Polestar Instrument Panel

Polestar Instrument Panel
Polestar 2's redesigned instrument panel


Goal, motivation & results

Goal: The goal is to show more information to the driver without making the interface cluttered and less safe by making it more concise with an easy-to-read information at any time of the day.

Motivation: While the Polestar 2’s default instrument panel UI is straightforward, it lacks some features that most drivers (like me) seek, such as light mode for maps as well media playback information (artist name, song title, etc). In addition, the battery % seems like an afterthought in both "focused" and "navigation" mode. 🤔

Results: A streamlined UI for Polestar drivers that love music. In addition, this UI redesign makes driving a safer experience.

Role, tech stack, & methods

Role: Lead UX/UI Designer
Tech stack: Figma, Adobe Creative Cloud
Methods: SWOT analysis, user research & testing, heuristic evaluation, wire-framing, prototyping

Polestar? Who's Polestar?

According to Stockholm Design Lab:

The Polestar brand was born from the desire to explore how racing technology could be applied to the performance of Volvo street cars. For all roads and conditions of everyday life. The successful initiative, along with the owners (Volvo and Geely) plans to meet new market demands, rendered in the establishment of Polestar as an independent brand that design, develop and build world-leading electrical high performance drives.
Polestar 2 Polestar 3 Polestar 4 Polestar 5 Polestar 6 (electric roadster concept) | Photo by Polestar

If you're a car guy/gal like me, you may have heard of them before. I love Volvos, and I'm about to get my 2nd one. But what really drew me to Polestar other than the Thor's hammer headlights is that there only a handful of performance-oriented BEV out there (Porsche Taycan is one). But enough about that. Why did I really redesign their instrument panel?

"What song was that?!"

I don't know about you, but I like listening to music when I'm driving, be it on a short trip to the grocery store, or a long commute to work. So naturally, I open the Spotify app on my car, select a random playlist that plays all sort of music from different genre. Then while you're driving, there's this just one song that really caught your attention, and now you have to ask yourself, "What song was that?!". Catch my drift here? Sure, I can just look in the middle screen, and fiddle with the touch screen to open the Spotify app, but that is DANGEROUS. You don't want to be doing that and must be focusing on driving. That is my biggest motivation on redesigning the instrument panel—make it safer to drive for music lovers like me.

The design process

I normally would do a more traditional d.School approach to solving a design problem, but since I am the user, I already empathized (to myself LOL) with situations where I don't want to be messing with the center touchscreen while I am driving. I still did some ideations, prototyping, and testing to make sure that my assumptions were validated.

The 5-Stage Design Thinking Process—Stanford d.school

Road to final product

Conducting user tests can be a crucial step in the development process of an idea or a product. By engaging with potential users and gathering their feedback, I was able to gain valuable insights into our needs, preferences, and pain points. This feedback allowed me to iterate and improve upon the initial concept. The feedback I received was mostly positive, and it helped me refine and establish my idea that it is not too far off the current UI.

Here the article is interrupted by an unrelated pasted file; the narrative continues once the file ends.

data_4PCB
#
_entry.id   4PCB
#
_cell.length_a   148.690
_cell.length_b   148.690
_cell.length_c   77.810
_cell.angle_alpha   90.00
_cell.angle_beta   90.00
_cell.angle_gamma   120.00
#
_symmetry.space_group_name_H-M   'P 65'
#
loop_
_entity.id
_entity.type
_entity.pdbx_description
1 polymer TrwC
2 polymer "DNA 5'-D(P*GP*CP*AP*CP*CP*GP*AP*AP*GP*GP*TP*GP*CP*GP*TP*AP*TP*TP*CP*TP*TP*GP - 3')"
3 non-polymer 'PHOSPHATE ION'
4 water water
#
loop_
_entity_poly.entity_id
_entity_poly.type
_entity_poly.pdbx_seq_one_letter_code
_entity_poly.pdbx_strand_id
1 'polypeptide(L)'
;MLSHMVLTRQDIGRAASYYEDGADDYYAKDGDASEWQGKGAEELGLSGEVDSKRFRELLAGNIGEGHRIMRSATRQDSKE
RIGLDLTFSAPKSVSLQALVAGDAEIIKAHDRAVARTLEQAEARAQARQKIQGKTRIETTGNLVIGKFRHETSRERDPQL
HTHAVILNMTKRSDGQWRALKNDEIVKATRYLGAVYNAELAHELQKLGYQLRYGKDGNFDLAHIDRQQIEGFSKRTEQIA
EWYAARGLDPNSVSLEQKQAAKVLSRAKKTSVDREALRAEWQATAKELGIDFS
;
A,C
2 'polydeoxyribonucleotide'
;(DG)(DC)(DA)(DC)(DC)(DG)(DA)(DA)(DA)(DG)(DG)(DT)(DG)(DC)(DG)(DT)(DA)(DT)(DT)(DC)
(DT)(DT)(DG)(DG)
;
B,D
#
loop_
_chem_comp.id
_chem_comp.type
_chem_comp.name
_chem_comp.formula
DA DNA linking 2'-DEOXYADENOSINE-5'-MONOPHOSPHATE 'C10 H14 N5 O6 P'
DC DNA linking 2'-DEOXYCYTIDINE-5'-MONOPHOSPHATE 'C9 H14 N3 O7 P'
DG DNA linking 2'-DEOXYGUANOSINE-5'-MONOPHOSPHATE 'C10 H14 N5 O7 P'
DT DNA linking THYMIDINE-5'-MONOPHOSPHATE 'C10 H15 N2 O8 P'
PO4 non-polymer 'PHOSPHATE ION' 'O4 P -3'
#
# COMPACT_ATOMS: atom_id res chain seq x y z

Initial design of the instrument panel

Visual elements such as colors, typography, and overall aesthetics can convey a brand's identity and values. By incorporating these elements into the design more effectively, I created a much more cohesive and consistent brand experience. It's important to consider how our design choices resonate with the existing brand identity. By analyzing Polestar's brand guidelines mutinously, I ws able to identify the design language, key features, and visual cues that defined the brand. Incorporating these elements into the final design helped establish a strong brand connection and fosters brand recognition and loyalty, which led me to this final design:

Creating a working prototype was an important milestone because it allowed me to validate and convey my idea further and test its feasibility. It provided a tangible representation of the concept, enabled me to gather more focused feedback from users and stakeholders. This iterative process of gathering feedback, refining the concept, and building a prototype helped me move closer to a finalized product that meets user needs and expectations. Here's a demonstration on how it transitions when a user changes the display mode.


When developing a product, it's crucial to ensure that the design aligns with the brand's values, target audience, and market positioning. This consistency creates a unified brand experience and strengthens the overall brand perception. By leveraging the visual cues from the current UI of the Polestar 2's instrument panel, I made sure that the design not only matches the brand but also resonates with the intended users and effectively communicates the brand's identity. Here are some images as well along with some of Polestar 2's product images showcase how the new design matches Polestar's brand.


By Stockholm Design Lab | https://www.stockholmdesignlab.se/work/polestar

What's next?

Well, as much as I love the car and the brand, they tend to go too minimalists not only with their BEV, but as well with their native iOS and Android apps so I will probably redesign those as well. Stay tuned. 😎